Mixpanel and the market for startup analytics

Mixpanel launched Revenue Analytics today. For a long time, Mixpanel provided a very generic event-tracking system, allowing customers to centralize tracking across systems and channels. But over the past year, their product development has accelerated:

  • Retention 2.0: basic cohort analysis capabilities and visualizations (Jan-12)
  • Flow: a free tool for path analysis (Apr-12)
  • People Analytics: drill down to individual user actions and basic outbound messaging (Jul-12)
  • Engage: more robust notification functionality and marketing tools (Oct-12)
  • Activity Feed: timeline visualization for individual users (Nov-12)
  • Revenue Analytics: more cohort analysis tools like lifetime value, giving more insights into marketing mix (Jan-13)

Some of these launches were new and others were existing features repackaged but, taken as a whole, they bring Mixpanel into direct competition with several other leaders in the market for startup analytics. Most of these competitors are converging toward similar features that target product/marketing practitioners and not necessarily analytics or engineering teams. They are also increasingly going after the same customers:

  • KISSmetrics: founded in 2008 by Neil Patel and Hiten Shah; they take a “people not pageviews” approach.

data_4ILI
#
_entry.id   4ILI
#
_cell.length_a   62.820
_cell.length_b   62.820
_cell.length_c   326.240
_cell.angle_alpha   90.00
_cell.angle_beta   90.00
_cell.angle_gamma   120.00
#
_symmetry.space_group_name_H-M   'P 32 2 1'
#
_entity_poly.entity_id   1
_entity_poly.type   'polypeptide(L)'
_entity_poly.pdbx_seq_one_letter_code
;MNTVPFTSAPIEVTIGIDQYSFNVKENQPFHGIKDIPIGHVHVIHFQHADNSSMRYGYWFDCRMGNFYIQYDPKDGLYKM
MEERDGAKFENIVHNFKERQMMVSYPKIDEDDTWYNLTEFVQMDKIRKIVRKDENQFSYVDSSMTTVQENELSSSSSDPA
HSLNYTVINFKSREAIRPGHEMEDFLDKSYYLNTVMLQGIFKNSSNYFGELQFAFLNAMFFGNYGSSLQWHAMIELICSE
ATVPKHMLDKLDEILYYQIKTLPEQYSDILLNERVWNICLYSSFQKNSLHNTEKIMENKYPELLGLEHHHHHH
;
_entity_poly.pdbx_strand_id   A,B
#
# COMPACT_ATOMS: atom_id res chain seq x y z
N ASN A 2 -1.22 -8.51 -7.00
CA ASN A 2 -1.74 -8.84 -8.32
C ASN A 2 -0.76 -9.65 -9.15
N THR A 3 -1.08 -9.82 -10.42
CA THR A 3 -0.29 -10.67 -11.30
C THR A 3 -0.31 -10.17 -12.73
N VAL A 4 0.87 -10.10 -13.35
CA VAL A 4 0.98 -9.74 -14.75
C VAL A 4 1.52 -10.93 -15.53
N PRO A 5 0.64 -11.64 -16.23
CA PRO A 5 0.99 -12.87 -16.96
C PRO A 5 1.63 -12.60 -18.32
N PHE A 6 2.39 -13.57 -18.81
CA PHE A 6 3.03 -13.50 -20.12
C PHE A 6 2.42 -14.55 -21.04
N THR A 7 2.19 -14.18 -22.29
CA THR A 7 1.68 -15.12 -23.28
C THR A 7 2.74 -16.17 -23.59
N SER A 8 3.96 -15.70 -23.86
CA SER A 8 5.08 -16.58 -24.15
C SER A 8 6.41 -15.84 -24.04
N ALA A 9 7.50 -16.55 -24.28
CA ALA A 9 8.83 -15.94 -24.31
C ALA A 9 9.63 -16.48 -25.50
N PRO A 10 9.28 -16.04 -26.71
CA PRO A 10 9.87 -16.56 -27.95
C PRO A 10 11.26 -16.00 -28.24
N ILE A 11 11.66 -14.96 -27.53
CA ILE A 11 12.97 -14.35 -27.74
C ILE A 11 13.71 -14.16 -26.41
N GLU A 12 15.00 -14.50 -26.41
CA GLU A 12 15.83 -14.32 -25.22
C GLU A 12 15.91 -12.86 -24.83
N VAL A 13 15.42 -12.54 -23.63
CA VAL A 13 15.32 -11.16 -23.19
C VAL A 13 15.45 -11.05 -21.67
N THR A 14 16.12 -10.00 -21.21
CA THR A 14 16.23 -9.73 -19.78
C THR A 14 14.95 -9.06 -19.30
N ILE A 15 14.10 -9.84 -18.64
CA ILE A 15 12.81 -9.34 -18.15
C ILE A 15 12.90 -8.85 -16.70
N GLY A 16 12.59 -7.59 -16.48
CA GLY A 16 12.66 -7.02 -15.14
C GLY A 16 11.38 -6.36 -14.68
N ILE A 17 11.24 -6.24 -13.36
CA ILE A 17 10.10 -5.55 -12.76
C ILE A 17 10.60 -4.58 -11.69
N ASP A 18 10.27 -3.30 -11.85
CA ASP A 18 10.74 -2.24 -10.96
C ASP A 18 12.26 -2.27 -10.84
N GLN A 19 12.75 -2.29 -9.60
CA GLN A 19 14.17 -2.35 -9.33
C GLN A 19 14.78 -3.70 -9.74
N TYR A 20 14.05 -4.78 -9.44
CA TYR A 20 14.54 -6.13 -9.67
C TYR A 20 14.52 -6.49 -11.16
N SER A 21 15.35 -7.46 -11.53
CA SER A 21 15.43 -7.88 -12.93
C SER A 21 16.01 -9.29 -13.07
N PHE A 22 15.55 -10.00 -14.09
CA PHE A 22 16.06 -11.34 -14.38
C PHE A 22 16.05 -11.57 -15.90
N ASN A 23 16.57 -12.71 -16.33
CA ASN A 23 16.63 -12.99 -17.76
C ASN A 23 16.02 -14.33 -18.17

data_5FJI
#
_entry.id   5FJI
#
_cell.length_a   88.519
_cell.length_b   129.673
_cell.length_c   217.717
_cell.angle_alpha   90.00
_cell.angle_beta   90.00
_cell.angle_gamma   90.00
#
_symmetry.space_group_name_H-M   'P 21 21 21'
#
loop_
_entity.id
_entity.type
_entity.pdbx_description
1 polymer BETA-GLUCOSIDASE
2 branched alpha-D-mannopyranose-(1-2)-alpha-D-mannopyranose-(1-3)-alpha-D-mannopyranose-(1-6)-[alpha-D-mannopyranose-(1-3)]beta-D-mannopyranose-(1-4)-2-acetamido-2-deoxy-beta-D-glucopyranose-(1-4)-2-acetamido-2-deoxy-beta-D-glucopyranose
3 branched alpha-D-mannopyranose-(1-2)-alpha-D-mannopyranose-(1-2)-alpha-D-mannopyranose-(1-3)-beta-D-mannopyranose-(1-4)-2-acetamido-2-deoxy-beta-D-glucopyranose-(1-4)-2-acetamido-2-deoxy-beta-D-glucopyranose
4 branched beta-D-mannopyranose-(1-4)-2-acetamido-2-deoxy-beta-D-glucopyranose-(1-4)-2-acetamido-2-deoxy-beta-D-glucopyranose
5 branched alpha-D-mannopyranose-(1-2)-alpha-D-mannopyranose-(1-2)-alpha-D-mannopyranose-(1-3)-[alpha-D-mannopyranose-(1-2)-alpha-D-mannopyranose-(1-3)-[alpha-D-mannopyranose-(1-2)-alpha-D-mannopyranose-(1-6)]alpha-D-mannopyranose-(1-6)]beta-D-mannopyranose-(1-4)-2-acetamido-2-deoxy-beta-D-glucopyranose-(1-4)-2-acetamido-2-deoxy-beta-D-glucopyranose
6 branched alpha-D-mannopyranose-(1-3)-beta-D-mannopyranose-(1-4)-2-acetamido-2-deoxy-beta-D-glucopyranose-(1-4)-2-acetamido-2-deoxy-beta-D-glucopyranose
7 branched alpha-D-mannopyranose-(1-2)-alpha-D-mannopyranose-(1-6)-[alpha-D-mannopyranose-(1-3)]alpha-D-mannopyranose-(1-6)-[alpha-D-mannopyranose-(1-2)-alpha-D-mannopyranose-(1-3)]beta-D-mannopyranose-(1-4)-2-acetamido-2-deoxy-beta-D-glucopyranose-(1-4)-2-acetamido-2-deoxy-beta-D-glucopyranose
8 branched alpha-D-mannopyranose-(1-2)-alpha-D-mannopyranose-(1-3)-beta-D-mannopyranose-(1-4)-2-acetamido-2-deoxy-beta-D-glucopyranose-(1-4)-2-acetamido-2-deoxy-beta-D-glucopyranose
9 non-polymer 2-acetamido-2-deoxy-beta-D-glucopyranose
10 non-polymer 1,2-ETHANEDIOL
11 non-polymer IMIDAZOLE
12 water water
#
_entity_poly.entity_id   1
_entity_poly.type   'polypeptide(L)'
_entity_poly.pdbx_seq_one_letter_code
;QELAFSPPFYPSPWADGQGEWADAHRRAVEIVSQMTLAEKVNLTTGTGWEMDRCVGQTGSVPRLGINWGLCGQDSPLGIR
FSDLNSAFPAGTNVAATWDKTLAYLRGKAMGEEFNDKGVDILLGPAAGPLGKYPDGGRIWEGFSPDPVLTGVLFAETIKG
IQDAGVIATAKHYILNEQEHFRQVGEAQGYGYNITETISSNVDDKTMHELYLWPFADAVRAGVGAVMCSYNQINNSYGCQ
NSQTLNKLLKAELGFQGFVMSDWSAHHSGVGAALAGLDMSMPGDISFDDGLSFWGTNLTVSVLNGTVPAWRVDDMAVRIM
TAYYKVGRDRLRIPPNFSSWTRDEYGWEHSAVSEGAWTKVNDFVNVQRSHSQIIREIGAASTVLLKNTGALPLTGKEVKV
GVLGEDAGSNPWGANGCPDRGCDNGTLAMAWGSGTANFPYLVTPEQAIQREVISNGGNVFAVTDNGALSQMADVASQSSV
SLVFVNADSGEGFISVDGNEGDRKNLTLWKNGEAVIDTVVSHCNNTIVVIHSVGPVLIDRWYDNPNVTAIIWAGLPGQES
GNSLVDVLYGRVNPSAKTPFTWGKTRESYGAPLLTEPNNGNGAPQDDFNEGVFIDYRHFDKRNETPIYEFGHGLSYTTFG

• Mixpanel: founded in 2009 by Suhail Doshi and Tim Trenfen; original focus on tracking and reporting now shifting toward actionable analytics. 
  • Chartbeat: founded in 2009 and now led by Tony Haile; extremely focused on real-time analytics and strong penetration of the publishing industry with their Chartbeat Publishing product.
  • RJMetrics: founded in 2009 by Robert J. Moore and Jake Stein based on their work together at Insight Venture Partners; focused on ecommerce marketing analytics.
  • Custora: founded in 2011 by Jon Pospischil and Corey Pearson to product insights from transactional data; heavy focus on predictive customer LTV calculations and customer segmentation.

While this is only a small slice of the analytics marketplace—think Google Analytics Premium, BigQuery, GoodData and other established players in the enterprise BI space—it’s where much of the product innovation is happening. For more reading, see Des Traynor’s write-up on the future of analytics which compares more platforms than are covered here.